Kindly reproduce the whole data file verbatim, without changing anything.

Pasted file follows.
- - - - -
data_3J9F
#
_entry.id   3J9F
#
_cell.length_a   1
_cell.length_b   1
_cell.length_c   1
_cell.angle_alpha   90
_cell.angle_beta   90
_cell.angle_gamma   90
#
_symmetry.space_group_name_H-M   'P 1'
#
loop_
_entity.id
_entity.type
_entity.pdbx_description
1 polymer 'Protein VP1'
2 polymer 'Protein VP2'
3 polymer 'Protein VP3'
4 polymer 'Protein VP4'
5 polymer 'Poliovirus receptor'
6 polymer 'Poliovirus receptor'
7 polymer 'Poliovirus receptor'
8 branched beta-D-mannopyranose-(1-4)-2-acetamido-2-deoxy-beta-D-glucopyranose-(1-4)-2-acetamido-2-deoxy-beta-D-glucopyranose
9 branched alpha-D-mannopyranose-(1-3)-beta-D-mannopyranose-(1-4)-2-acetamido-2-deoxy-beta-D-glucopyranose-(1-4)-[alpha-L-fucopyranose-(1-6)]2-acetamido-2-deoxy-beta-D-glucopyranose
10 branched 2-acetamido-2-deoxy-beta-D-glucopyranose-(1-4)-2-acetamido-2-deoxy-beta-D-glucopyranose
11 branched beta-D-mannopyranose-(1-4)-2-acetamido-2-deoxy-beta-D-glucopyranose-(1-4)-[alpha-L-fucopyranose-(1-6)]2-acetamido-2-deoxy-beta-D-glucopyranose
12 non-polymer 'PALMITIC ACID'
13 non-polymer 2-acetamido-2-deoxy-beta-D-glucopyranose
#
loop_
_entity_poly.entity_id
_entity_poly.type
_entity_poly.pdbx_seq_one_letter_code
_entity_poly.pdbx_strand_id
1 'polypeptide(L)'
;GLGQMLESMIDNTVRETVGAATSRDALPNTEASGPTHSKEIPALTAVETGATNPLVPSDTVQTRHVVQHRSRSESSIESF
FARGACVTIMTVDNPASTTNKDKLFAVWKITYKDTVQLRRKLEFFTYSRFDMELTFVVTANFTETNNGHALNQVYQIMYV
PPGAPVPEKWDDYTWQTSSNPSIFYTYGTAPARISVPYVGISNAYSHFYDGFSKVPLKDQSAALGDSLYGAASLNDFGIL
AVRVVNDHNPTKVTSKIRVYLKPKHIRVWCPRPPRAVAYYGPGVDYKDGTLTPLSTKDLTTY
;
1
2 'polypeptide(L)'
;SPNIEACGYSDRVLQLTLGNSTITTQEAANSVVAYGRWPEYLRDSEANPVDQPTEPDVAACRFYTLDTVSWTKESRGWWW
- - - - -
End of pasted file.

data_3J9F
#
_entry.id   3J9F
#
_cell.length_a   1
_cell.length_b   1
_cell.length_c   1
_cell.angle_alpha   90
_cell.angle_beta   90
_cell.angle_gamma   90
#
_symmetry.space_group_name_H-M   'P 1'
#
loop_
_entity.id
_entity.type
_entity.pdbx_description
1 polymer 'Protein VP1'
2 polymer 'Protein VP2'
3 polymer 'Protein VP3'
4 polymer 'Protein VP4'
5 polymer 'Poliovirus receptor'
6 polymer 'Poliovirus receptor'
7 polymer 'Poliovirus receptor'
8 branched beta-D-mannopyranose-(1-4)-2-acetamido-2-deoxy-beta-D-glucopyranose-(1-4)-2-acetamido-2-deoxy-beta-D-glucopyranose
9 branched alpha-D-mannopyranose-(1-3)-beta-D-mannopyranose-(1-4)-2-acetamido-2-deoxy-beta-D-glucopyranose-(1-4)-[alpha-L-fucopyranose-(1-6)]2-acetamido-2-deoxy-beta-D-glucopyranose
10 branched 2-acetamido-2-deoxy-beta-D-glucopyranose-(1-4)-2-acetamido-2-deoxy-beta-D-glucopyranose
11 branched beta-D-mannopyranose-(1-4)-2-acetamido-2-deoxy-beta-D-glucopyranose-(1-4)-[alpha-L-fucopyranose-(1-6)]2-acetamido-2-deoxy-beta-D-glucopyranose
12 non-polymer 'PALMITIC ACID'
13 non-polymer 2-acetamido-2-deoxy-beta-D-glucopyranose
#
loop_
_entity_poly.entity_id
_entity_poly.type
_entity_poly.pdbx_seq_one_letter_code
_entity_poly.pdbx_strand_id
1 'polypeptide(L)'
;GLGQMLESMIDNTVRETVGAATSRDALPNTEASGPTHSKEIPALTAVETGATNPLVPSDTVQTRHVVQHRSRSESSIESF
FARGACVTIMTVDNPASTTNKDKLFAVWKITYKDTVQLRRKLEFFTYSRFDMELTFVVTANFTETNNGHALNQVYQIMYV
PPGAPVPEKWDDYTWQTSSNPSIFYTYGTAPARISVPYVGISNAYSHFYDGFSKVPLKDQSAALGDSLYGAASLNDFGIL
AVRVVNDHNPTKVTSKIRVYLKPKHIRVWCPRPPRAVAYYGPGVDYKDGTLTPLSTKDLTTY
;
1
2 'polypeptide(L)'
;SPNIEACGYSDRVLQLTLGNSTITTQEAANSVVAYGRWPEYLRDSEANPVDQPTEPDVAACRFYTLDTVSWTKESRGWWW